USA: How will Obama forests be affected by Stimulus Bill?

After debates in both the House and Senate and funding reductions in
conference, the final economic stimulus package gives close to $1.5
billion to the US Forest Service and the Bureau of Land Management
(BLM) for watershed restoration, road maintenance and decommissioning,
infrastructure improvements, and hazardous fuels reduction projects to
be spent over the next two years.

For more information, contact Anne Martin at

Senator Jeff Bingaman (D-NM) introduced an amendment to the stimulus
bill to increase funds to the National Park Service, BLM, US Fish and
Wildlife Service, and US Forest Service to provide funding for an
additional 45,000 jobs, many in rural communities, to restore wildlife
habitat, clean up abandoned mines and other public safety hazards,
remove or rehabilitate damaging roads, make buildings energy
efficient, and meet other backlogged restoration, fuels reduction, and
maintenance needs. This amendment was defeated by voice vote.

The Senate defeated Senator John Barrasso’s (R-WY) amendment that
would have essentially waived the National Environmental Policy Act
(NEPA) review for projects funded in the economic stimulus bill.
Instead, the Senate passed an amendment introduced by Senator Barbara
Boxer (D-CA), Chairwoman of the Environment and Public Works
Committee, to maintain the integrity of NEPA and sustain the federal
government’s commitment to a healthy environment and the public’s
right to evaluate and mitigate the impacts of major projects. The Boxer amendment also requires reporting to Congress every 90 days
about the NEPA reviews of the projects funded under the stimulus.
NEPA’s value is to provide public input into major federal decisions
and to require the federal government to consider alternatives when a
decision will negatively impact the environment. NEPA also requires
full disclosure of the potential impacts of proposed development
projects on America’s public lands and its citizens.

While there are opportunities for good projects, the bill language
emphasizes maximizing the number of jobs created and gives agencies
flexibility on using the funds. The Forest Service is moving very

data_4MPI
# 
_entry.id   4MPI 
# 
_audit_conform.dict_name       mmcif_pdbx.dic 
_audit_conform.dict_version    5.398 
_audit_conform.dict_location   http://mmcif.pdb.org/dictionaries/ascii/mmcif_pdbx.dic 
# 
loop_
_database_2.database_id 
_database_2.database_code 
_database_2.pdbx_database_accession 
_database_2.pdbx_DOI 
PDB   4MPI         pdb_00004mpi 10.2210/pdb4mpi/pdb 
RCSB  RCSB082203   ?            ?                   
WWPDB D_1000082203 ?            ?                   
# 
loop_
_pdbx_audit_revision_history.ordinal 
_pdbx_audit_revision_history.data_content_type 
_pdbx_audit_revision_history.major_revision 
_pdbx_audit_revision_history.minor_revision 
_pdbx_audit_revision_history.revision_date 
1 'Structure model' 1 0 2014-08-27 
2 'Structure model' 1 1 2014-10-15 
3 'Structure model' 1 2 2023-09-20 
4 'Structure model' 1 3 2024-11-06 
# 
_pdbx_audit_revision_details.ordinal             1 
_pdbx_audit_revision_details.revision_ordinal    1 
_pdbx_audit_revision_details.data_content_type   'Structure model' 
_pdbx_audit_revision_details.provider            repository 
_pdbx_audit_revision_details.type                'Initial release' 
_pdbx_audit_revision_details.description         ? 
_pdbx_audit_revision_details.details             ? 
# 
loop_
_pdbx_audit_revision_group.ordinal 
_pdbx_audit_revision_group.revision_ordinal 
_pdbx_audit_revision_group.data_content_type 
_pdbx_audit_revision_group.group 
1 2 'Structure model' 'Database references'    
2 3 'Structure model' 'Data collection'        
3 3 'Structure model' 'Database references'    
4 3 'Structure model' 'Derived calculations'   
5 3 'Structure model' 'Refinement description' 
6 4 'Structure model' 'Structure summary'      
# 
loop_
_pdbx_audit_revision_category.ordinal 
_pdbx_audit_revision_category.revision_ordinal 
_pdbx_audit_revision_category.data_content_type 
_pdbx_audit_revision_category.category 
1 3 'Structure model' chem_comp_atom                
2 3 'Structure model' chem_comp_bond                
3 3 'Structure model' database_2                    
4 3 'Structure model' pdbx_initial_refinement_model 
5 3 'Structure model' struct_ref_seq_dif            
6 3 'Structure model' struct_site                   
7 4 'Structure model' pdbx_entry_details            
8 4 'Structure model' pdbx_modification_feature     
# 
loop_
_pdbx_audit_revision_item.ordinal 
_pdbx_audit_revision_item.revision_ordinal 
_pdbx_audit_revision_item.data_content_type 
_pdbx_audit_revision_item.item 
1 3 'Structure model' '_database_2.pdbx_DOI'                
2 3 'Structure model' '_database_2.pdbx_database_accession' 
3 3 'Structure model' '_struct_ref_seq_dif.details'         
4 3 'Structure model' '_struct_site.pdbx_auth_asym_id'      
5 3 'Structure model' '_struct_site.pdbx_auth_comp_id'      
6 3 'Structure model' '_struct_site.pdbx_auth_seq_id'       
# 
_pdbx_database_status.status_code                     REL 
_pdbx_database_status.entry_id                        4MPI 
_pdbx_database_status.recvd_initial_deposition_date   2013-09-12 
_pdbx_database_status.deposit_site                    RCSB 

quickly to identify “shovel ready” projects that have the NEPA
analysis completed. The Forest Service DC headquarters has given
regional offices until February 20 to submit lists of priority
projects, and they will make decisions in a few weeks (we are not
aware of the BLM timeline).

Importantly, the final bill includes specific direction from Congress that a portion of the funds be used for reducing the over-built, severely under-maintained roads system through decommissioning. Conservation groups should engage in project selection and implementation and prioritize road decommissioning, fish passage, and wildlife connectivity projects; as well as hazardous fuel reduction projects close to communities at risk. American Lands strongly supports spending 60 percent of the Capital Improvement and Maintenance funds for road decommissioning. For a breakdown on funding for the Forest Service and BLM click here.

Click here:
to read the final bill language from the House Congressional Record
(BLM is on page H1420 and Forest Service is on page H1421).

Comments (1)

Mt. Hood NF Activists on StimulusFebruary 25th, 2009 at 11:40 am

January 1st, 2009

Forest initiative puts Mt. Hood on radar

Decaying Forest Service logging roads are marked for restoration in an initiative attached to the Economic Stimulus Package currently being planned by Congress and President-elect Obama’s transition team.

The Legacy Roads Restoration Initiative would create a $500 million Forest Watershed Restoration Corps within the National Forest Service. Included in the initiative would be major funding for the Mount Hood National Forest.

Road restoration is key to the environment, according to Deb Wechselblatt, Restore Mount Hood campaign manager at Bark, a Portland-based environmental group dedicated to preserve forests, waters and wildlife in the Mount Hood National Forest.

“The first and most important step toward protecting clean drinking water, productive fisheries and critical wildlife habitat is to take care of the crumbling road system,” Wechselblatt said. “The Watershed Restoration Corps will reduce risks to drinking watersheds for all communities surrounding Mount Hood.”

It is estimated the Forest Service has a backlog of $10 billion in road maintenance. The Corps would invest $250 million annually for two years reclaiming roads that are no longer needed, fixing culverts and performing critical maintenance on needed roads to ensure long-term access for resource management and the public.

“Mount Hood National Forest has over 4,000 miles of roads, half of which the Forest Service has recommended be decommissioned” Wechselblatt said. “Roads need maintenance and maintenance costs money. Decommissioning unneeded roads will save millions, if not billions, of taxpayer dollars in the long run.”

The planned funding will create work for excavators, bulldozers, inspectors, engineers and staffing opportunities within the Forest Service.

“These are exciting times, when people can get past the polarization that has challenged public land management for so long,” Wechselblatt said. “After all those jobs-versus-the environment debates, it turns out we have an opportunity to create a win-win situation.”

The proposal was announced in conjunction with an oversight hearing on green jobs and economic stimulus in the Senate Energy and Natural Resources Committee on Dec. 10. Nearly 100 individuals and organizations endorsed the program, including retired Forest Service officials, labor unions and conservationists.

1/1/09 in the Mountain Times

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